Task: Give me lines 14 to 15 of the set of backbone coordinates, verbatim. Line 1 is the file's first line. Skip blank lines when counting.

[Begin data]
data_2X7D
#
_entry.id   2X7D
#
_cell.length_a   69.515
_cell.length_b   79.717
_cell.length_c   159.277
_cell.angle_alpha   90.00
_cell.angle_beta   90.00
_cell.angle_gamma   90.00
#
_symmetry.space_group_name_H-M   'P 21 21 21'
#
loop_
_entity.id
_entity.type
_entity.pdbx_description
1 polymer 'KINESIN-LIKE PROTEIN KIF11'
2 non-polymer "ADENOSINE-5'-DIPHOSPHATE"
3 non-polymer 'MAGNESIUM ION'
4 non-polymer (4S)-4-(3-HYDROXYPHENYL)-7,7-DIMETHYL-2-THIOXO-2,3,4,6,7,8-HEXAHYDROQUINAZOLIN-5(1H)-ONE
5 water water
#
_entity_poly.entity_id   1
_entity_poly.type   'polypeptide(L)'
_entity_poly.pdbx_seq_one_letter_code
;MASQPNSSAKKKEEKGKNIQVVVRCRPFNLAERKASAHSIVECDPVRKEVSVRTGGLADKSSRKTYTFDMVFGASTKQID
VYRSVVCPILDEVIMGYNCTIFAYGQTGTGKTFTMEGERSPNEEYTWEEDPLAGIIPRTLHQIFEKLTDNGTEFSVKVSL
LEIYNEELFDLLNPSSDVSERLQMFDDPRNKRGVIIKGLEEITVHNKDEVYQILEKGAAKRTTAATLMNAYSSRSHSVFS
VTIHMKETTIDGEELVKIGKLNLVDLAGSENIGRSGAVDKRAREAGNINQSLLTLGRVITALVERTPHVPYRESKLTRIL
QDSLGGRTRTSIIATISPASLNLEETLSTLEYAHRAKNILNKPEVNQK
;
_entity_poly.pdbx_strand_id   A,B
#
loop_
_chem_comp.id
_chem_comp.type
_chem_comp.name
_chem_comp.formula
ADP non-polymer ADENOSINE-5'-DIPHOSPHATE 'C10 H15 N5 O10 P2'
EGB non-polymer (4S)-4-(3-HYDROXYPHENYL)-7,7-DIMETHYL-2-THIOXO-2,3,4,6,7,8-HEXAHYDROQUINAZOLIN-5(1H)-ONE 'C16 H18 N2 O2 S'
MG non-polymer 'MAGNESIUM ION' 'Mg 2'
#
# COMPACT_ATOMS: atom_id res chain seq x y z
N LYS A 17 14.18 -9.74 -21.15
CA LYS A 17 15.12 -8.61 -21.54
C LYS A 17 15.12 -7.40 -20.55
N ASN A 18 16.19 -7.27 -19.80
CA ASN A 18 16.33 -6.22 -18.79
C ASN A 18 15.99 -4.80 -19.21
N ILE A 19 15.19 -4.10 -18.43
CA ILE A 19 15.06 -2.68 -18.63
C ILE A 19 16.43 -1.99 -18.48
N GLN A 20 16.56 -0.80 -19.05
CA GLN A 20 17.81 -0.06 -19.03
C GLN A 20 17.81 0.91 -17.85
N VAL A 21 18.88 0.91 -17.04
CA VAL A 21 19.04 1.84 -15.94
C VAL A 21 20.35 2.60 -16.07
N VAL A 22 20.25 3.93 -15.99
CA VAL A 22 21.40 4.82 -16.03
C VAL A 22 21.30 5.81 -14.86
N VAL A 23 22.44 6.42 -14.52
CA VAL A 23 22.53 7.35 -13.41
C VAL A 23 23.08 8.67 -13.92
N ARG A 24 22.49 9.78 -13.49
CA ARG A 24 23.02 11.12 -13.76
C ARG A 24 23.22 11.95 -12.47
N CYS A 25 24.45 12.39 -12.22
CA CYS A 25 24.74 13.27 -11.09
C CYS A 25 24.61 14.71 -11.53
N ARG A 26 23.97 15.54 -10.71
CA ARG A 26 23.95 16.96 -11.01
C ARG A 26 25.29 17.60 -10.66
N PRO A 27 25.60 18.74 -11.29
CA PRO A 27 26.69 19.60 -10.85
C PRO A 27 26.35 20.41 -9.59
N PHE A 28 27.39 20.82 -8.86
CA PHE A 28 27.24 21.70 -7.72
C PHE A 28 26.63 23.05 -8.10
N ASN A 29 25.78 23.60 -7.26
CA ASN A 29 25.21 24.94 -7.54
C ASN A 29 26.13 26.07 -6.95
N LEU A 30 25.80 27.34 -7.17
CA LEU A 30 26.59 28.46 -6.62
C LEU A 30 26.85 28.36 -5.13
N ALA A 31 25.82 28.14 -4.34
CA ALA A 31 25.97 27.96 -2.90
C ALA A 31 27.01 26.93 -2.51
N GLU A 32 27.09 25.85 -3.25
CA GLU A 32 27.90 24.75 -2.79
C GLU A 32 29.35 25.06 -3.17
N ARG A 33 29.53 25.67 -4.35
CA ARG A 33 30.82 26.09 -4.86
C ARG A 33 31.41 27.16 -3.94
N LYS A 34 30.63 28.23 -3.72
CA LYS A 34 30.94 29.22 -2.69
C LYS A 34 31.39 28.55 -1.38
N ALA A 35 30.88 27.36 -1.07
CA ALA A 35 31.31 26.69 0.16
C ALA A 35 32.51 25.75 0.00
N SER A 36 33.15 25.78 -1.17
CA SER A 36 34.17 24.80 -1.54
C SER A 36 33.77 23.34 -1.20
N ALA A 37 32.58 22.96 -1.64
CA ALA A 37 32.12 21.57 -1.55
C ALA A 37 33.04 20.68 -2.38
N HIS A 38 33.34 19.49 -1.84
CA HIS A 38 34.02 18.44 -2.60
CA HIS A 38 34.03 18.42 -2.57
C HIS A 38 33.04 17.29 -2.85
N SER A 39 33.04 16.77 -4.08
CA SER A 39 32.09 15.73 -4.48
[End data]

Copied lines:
loop_
_entity.id